1477 \\1500 \\1514 \\1567 \\1592 \\1588 \\1615 \\1713 \\

2325 \\3168 \\

};

\end{axis}

\end{tikzpicture}

\begin{tikzpicture}

\draw (-4,0) -- (4,0);

\draw (-4,0) circle (1.5);

\draw (-4,-1.5) -- (4,-.2);

\fill[draw=black!50,top color=blue!80,bottom color=black!40]

(-4,0) circle (.5) node {Earth};

\fill[draw=black!50,top color=orange!80,bottom color=black!40]

(4,0) circle (1) node {Sun};

\fill[draw=black!50,top color=gray,bottom color=black!20]

(-4,-1.5) circle (.1) node[below = 1pt] {Satellite};

\end{tikzpicture}

We are very excited to announce the introduction of TikZ pictures.

MHB is the very first math site ever to allow members to post TikZ pictures!

To add for instance a plot, we can now use:

LaTeX:

```
\begin{tikzpicture}
%preamble \usepackage{pgfplots}
\begin{axis}
\addplot coordinates {(0,1) (0.5,1) (1,1.2)};
\end{axis}
\end{tikzpicture}
```

%preamble \usepackage{pgfplots}

\begin{axis}

\addplot coordinates {(0,1) (0.5,1) (1,1.2)};

\end{axis}

\end{tikzpicture}

**Syntax**TikZ has a dedicated syntax for every area of expertise we want to make drawings for.

So dedicated, that it almost doesn't seem feasible to learn all of it.

The easiest way appears to google for a tikz example of a specific type of diagram, and modify it to our own needs.

TikZ is extensively documented all over the web.

Just google for instance for

*tikz state diagram*to see how to create a state diagram.In each area of expertise the syntax is designed to be as simple and intuitive as possible.

And if it's not clear how an example should be modified, we can check the main TikZ package documentation. Specifically for plots we may want to use the pgfplots package (as in the example above), which is documented in the pgfplots manual.

That said, there are a number of common and intuitive elements.

For instance, a point is just (x,y), and a line is 2 points connected by

`--`

, such as `(0,0) -- (1,0)`

.If we want to modify an attribute, for instance use an arrow or use a bent line, we add something in square brackets, such as

`[->]`

respectively `[bend left]`

, as in `\draw[bend left] (0,0) to (5,5);`

As for what we should add, we'll have to look up what the options are, or deduce it from an example.

The general layout is $\LaTeX$ with its

`\`

directives and parameters that can be grouped with `{...}`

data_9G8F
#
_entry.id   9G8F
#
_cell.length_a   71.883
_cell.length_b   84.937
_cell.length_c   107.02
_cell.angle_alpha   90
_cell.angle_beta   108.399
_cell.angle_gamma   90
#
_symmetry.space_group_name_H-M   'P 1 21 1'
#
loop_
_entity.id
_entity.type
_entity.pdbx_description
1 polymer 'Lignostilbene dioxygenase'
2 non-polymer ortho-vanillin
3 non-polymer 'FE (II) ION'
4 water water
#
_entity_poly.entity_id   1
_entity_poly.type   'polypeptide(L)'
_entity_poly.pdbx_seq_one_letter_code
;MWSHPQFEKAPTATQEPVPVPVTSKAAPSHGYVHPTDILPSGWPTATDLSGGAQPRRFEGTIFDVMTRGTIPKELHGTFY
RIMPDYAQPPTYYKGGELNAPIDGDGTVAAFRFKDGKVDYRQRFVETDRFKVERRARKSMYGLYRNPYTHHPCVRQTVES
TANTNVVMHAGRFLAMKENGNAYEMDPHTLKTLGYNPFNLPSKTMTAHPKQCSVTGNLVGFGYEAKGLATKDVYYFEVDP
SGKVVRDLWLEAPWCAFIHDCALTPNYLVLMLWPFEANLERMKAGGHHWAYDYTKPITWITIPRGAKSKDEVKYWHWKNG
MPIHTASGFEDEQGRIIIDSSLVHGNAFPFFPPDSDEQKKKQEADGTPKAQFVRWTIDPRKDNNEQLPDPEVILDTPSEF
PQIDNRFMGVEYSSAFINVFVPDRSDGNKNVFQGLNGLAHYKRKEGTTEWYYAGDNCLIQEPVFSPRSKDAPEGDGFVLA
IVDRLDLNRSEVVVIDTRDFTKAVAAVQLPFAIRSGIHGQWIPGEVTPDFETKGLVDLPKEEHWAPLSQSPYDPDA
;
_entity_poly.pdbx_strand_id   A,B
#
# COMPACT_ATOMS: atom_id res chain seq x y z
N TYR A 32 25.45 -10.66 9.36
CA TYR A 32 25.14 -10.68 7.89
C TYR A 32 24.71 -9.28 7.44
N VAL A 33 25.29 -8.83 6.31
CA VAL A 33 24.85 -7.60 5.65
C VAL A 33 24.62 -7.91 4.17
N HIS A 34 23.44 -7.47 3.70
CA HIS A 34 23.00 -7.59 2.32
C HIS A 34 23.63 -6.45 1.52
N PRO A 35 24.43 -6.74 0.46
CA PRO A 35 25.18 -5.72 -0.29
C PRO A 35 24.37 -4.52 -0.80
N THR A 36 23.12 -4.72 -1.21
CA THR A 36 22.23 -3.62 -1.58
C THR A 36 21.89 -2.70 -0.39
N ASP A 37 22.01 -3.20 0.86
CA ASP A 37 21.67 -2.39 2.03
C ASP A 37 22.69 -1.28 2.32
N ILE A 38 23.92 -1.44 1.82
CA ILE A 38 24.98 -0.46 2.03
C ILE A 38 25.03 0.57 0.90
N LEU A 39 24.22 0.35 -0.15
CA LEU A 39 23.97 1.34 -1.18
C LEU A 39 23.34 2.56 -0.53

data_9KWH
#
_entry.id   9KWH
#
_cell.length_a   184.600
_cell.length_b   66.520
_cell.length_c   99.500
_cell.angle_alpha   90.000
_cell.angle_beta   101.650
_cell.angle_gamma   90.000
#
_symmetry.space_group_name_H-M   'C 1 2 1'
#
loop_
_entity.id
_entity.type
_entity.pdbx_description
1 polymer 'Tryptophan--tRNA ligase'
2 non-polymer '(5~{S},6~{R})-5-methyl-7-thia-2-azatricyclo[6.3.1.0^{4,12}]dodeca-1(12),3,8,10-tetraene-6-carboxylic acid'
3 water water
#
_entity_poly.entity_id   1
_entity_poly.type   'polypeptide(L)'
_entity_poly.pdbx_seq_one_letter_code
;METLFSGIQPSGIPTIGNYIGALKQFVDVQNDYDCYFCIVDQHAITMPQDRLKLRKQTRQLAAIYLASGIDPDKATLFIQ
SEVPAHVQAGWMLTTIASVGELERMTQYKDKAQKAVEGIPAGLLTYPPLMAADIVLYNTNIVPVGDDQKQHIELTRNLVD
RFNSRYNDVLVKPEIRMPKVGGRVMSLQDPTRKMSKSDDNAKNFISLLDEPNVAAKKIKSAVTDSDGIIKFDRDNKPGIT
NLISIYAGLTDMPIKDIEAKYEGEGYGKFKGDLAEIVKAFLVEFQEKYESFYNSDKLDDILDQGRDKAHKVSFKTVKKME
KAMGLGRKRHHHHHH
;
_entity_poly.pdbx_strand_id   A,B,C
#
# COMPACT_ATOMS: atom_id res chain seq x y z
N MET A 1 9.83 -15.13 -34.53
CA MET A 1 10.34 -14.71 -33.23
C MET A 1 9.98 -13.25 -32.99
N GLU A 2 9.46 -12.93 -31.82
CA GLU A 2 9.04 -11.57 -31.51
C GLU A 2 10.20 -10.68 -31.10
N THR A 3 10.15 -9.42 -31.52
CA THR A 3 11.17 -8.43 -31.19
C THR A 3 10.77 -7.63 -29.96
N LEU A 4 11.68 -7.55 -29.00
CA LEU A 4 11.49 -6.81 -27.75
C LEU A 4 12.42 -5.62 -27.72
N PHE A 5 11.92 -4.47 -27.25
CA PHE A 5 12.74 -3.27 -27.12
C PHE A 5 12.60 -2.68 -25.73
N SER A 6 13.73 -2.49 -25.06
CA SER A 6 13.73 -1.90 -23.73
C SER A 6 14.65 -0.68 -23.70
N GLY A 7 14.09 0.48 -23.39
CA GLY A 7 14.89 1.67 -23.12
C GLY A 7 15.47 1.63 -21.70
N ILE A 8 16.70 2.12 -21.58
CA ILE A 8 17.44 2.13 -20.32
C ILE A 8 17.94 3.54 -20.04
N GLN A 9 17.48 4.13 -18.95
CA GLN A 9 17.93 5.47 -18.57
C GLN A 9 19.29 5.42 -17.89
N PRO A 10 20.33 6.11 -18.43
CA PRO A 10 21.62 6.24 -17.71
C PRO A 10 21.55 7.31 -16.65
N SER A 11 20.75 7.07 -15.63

.Note that this latex should be standalone.

It should

*not*be enclosed in latex tags, such as [MATH], \$\$, or \$.As a side note, we can use [CODE=latex][/CODE] tags to quote latex with syntax highlighting, as we have done to quote the various latex fragments in this post.

**TikZ Live Editor**To make things easier, we have an interactive TikZ Live Editor that creates pictures on the fly while you are typing.

It contains templates for commonly used pictures on MHB.

Copy and paste to get a picture in a post.

**Toolbar button**To make things more visible, we've added a button on the toolbar with this icon:

This will generate TIKZ tags which will be interpreted as the beginning and ending TikZ tags.

So if we enter:

Code:

```
[TIKZ]
%preamble \usepackage{pgfplots}
\begin{axis}
\addplot coordinates {(0,1) (0.5,1) (1,1.2)};
\end{axis}
[/TIKZ]
```

**Custom preamble**We have the option to specify the preamble with

`%preamble`

directives.It means we can include any package or library that has our fancy.

So if we create a picture of the form

LaTeX:

```
\begin{tikzpicture}
%preamble \usepackage{amsmath}
%preamble \usetikzlibrary{arrows}
...
\end{tikzpicture}
```

LaTeX:

```
\documentclass[border=10pt]{standalone}
\usepackage{tikz}
\usepackage{amsmath}
\usetikzlibrary{arrows}
\begin{document}
\begin{tikzpicture}
...
\end{tikzpicture}
\end{document}
```

**Example function graph**Just to give a couple of additional examples:

LaTeX:

```
\begin{tikzpicture}
%preamble \usepackage{pgfplots}
\begin{axis}[xmin=-1.5, xmax=1.5, samples=101]
\addplot[blue, ultra thick] (x, {cos(deg(x)) / (3*x^2 - pi^2)});
\end{axis}
\end{tikzpicture}
```

%preamble \usepackage{pgfplots}

\begin{axis}[xmin=-1.5, xmax=1.5, samples=101]

\addplot[blue, ultra thick] (x, {cos(deg(x)) / (3*x^2 - pi^2)});

\end{axis}

\end{tikzpicture}

Note in particular that $\cos$ takes degrees as a parameter instead of radians.

**Example state diagram**
LaTeX:

```
\begin{tikzpicture}[shorten >=1pt,node distance=2cm,auto]
%preamble \usetikzlibrary{automata}
\node[state,initial] (q_0) {$q_0$};
\node[state,accepting] (q_1) [right of=q_0] {$q_1$};